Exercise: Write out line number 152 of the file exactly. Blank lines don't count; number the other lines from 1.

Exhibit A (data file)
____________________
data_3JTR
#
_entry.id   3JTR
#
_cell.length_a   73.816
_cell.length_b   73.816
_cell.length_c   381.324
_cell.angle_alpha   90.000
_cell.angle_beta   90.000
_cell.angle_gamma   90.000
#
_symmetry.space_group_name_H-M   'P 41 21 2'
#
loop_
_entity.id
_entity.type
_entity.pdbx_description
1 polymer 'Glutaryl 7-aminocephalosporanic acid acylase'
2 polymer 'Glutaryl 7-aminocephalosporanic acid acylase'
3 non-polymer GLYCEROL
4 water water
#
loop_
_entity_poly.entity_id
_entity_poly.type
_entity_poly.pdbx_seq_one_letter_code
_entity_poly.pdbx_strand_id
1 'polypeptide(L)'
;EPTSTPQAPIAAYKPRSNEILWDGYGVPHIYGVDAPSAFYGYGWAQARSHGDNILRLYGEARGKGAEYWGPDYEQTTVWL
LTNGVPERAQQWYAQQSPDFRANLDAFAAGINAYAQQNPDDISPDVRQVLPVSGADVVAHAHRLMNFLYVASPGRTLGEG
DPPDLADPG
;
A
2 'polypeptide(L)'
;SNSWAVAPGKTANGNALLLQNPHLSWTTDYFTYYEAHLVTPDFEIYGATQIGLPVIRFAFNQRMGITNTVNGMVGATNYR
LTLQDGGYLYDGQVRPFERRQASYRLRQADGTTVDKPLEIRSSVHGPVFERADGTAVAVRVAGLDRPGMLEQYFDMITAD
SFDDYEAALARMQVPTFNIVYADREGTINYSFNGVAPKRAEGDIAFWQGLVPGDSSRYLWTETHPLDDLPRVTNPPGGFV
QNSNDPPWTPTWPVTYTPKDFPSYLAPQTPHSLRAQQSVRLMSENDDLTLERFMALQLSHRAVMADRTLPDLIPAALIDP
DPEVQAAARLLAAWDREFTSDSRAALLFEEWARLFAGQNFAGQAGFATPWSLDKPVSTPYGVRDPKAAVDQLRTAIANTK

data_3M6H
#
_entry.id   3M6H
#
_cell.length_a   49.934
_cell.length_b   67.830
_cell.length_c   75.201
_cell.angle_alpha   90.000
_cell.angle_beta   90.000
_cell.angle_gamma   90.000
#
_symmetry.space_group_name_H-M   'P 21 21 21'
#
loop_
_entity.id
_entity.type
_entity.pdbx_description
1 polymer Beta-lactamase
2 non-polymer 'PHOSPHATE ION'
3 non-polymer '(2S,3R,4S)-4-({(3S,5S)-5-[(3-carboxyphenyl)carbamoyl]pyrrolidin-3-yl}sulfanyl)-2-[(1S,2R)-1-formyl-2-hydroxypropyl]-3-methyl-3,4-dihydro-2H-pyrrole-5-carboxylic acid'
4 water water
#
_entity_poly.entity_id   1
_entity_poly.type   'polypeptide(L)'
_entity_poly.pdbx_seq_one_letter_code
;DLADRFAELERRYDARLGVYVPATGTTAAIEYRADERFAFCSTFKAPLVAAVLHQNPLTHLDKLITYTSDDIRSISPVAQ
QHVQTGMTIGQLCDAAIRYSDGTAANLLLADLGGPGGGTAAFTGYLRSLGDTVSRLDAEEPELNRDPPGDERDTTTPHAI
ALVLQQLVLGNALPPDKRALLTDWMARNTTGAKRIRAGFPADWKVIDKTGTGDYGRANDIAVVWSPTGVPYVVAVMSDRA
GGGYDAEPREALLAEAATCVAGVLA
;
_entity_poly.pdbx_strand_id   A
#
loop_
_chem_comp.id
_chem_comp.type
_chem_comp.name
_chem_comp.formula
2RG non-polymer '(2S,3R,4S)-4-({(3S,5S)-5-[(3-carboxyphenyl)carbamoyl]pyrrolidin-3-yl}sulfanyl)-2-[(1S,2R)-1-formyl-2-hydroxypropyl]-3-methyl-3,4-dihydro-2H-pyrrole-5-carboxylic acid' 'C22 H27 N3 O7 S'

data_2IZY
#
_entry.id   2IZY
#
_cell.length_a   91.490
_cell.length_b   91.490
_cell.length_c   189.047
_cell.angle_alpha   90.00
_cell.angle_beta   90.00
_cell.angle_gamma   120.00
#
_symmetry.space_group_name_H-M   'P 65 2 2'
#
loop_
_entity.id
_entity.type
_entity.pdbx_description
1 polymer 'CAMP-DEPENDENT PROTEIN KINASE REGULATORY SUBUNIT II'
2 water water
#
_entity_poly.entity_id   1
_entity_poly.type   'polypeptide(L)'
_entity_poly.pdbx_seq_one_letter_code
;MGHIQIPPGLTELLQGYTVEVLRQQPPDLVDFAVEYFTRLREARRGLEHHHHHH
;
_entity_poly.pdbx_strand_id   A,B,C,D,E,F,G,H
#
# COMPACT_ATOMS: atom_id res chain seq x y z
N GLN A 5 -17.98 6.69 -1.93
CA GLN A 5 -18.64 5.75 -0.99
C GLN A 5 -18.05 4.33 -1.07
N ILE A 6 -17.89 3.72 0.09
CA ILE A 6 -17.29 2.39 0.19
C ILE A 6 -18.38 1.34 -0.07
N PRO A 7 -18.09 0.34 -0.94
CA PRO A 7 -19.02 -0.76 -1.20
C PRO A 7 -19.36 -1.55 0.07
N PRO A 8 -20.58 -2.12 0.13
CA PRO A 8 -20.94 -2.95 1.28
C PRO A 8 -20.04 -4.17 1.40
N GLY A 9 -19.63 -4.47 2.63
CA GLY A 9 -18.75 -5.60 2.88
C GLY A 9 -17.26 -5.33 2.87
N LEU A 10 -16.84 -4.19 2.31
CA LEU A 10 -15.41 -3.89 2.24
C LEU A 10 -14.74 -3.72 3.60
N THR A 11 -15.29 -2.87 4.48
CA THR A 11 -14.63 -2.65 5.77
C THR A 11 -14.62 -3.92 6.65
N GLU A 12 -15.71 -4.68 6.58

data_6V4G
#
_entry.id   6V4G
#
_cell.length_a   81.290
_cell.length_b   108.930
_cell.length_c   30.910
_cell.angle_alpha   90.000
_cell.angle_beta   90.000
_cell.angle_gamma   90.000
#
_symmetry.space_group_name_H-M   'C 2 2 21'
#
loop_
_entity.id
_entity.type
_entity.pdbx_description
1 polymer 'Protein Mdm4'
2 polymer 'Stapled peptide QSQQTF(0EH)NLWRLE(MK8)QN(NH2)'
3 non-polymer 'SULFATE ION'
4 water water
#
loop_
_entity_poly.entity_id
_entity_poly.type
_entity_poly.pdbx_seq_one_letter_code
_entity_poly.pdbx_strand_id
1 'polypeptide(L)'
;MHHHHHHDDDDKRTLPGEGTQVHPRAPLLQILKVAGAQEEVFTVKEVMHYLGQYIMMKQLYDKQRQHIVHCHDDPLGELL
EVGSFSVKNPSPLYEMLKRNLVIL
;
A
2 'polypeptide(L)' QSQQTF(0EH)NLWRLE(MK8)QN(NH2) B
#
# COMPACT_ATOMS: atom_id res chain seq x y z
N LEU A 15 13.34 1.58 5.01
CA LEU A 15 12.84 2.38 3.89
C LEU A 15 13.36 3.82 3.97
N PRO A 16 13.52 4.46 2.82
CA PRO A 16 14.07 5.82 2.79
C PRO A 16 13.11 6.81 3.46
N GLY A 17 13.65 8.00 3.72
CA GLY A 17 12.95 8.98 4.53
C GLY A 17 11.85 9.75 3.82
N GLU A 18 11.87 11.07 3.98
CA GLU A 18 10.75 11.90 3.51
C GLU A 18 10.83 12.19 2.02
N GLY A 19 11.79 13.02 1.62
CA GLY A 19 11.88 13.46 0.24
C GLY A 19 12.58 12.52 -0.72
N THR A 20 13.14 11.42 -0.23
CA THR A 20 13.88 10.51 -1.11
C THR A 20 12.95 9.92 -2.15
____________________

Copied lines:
_entity_poly.type